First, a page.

Late last month NACC proudly hosted not one but two wildlife photography workshops in the regional towns of Jurien Bay and Geraldton.
The workshops were led by award-winning nature photographer and Birdlife Australia member Georgina Steytler Photography. Georgina has a passion for ethics and bird conservation, and she is widely published in books and magazines, producing articles, running workshops and giving talks on bird photography throughout Australia.
During the workshops the 30 plus eager participants were provided with handy tips and hints on capturing an incredible nature photograph and heard some secret tips for taking an award winning bird in flight image.
As both a nature photographer and an environmental conservationist Georgina shared some excellent insight into ethical behaviour when photographing in nature. Georgina said that ‘taking great nature photographs should never be at the expense of the subject’.
Georgina provided a list of ethical considerations that she abides by when out in the field.
- Respect the spatial needs of the subject
- Don’t force an action ‘flushing birds’
- Don’t feed or leave food for wildlife
- Avoid using call playback
- Avoid nesting birds
- Avoid habitat disturbance (stick to designated paths)
- If you see a rare bird report the sighting to authorities
- Never post an exact location on social media of a rare or nesting bird
(These can be found on Georgina’s website at https://www.wildandendangered.com.au/be-an-ethical-bird-photographer).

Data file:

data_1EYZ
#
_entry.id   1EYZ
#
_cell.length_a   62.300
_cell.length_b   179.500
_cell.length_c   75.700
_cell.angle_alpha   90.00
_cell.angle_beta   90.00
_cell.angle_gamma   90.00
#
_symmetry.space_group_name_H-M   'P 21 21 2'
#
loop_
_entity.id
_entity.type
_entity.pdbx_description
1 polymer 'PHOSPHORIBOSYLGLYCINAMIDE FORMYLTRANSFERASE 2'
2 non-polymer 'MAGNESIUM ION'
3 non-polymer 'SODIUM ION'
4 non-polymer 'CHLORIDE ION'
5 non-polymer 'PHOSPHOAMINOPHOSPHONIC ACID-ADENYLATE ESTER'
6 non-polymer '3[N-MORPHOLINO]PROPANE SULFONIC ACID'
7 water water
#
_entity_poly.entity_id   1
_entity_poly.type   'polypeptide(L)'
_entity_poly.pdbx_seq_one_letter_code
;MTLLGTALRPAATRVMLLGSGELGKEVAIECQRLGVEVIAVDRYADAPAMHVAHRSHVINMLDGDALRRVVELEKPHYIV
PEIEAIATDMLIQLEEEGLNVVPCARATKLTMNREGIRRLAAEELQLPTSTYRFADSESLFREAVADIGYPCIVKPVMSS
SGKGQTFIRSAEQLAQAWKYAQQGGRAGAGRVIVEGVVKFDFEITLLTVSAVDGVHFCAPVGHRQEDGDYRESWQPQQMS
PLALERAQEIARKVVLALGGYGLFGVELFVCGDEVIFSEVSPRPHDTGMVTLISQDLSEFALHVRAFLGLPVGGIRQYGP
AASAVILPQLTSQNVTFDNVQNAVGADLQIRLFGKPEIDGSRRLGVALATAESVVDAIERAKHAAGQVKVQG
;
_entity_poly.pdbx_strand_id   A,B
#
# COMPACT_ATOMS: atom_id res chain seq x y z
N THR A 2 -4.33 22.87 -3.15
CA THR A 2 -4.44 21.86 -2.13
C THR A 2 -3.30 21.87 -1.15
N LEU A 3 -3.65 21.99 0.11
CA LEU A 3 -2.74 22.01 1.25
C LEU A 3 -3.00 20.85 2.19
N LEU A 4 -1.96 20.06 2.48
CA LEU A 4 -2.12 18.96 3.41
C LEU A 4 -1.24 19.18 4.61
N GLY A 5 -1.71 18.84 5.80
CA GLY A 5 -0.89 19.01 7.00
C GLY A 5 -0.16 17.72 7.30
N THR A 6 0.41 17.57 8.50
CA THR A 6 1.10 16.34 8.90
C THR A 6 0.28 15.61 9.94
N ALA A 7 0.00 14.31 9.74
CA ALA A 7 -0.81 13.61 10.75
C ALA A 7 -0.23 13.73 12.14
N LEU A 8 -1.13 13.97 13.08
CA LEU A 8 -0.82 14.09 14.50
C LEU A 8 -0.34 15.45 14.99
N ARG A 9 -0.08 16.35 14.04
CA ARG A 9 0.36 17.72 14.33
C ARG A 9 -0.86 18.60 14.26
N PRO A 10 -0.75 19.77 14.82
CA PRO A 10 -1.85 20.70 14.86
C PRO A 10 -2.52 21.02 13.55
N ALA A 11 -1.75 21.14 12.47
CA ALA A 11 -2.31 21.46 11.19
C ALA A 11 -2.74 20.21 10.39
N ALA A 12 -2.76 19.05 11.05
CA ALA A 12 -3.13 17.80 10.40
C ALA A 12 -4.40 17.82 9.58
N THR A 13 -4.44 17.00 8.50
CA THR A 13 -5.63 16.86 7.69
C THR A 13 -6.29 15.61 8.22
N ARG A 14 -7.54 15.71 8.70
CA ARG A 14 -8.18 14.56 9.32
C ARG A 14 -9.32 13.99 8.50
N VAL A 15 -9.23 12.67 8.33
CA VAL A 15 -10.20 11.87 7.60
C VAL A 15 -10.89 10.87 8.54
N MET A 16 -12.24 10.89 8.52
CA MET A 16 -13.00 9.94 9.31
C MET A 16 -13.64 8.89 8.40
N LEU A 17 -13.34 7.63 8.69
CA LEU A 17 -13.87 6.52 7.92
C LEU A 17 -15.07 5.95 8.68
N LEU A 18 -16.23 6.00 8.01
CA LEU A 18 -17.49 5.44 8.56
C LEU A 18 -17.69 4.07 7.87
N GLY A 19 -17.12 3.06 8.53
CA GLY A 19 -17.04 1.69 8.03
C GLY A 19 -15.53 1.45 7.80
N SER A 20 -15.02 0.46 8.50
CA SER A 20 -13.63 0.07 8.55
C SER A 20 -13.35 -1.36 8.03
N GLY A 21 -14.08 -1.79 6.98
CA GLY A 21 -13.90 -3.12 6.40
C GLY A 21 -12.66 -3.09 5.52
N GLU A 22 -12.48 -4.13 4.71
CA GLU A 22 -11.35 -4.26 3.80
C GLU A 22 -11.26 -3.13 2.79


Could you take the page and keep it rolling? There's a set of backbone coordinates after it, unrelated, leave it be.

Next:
And to ensure the participants got some ‘action’ shots while not distressing any local wildlife, NACC’s Malleefowl Mascot Lee brought her native animals friends along to pose as models.
“A lot of times people are unaware of environmental issues or the threats that a species may face.”
“Photography exposes those issues and does so in a compelling and easy to understand way. It doesn’t matter what part of the world you come from, because the language of photography is universal.”
“And as photography can inspire a love of wildlife and desire to protect it, NACC is launching its Threatened Fauna Photography Competition as a way to encourage people to get outside and learn about our threatened wildlife.”
NACC’s Threatened Fauna Photography Competition is a regional competition that awards and promotes threatened Australian wildlife through the medium of photography. NACC invites photographers to raise the plight of threatened wildlife and aims to encourage photographs taken in the Northern Agricultural Region or of fauna known to occur across the region – which reflect the diversity and uniqueness of our threatened Australian wildlife. The closing date is the Monday 25 November and more information can be found at https://www.nacc.com.au/project/photo-comp-2019/
This project is supported by the NACC NRM through funding from the Australian Government’s National Landcare Program.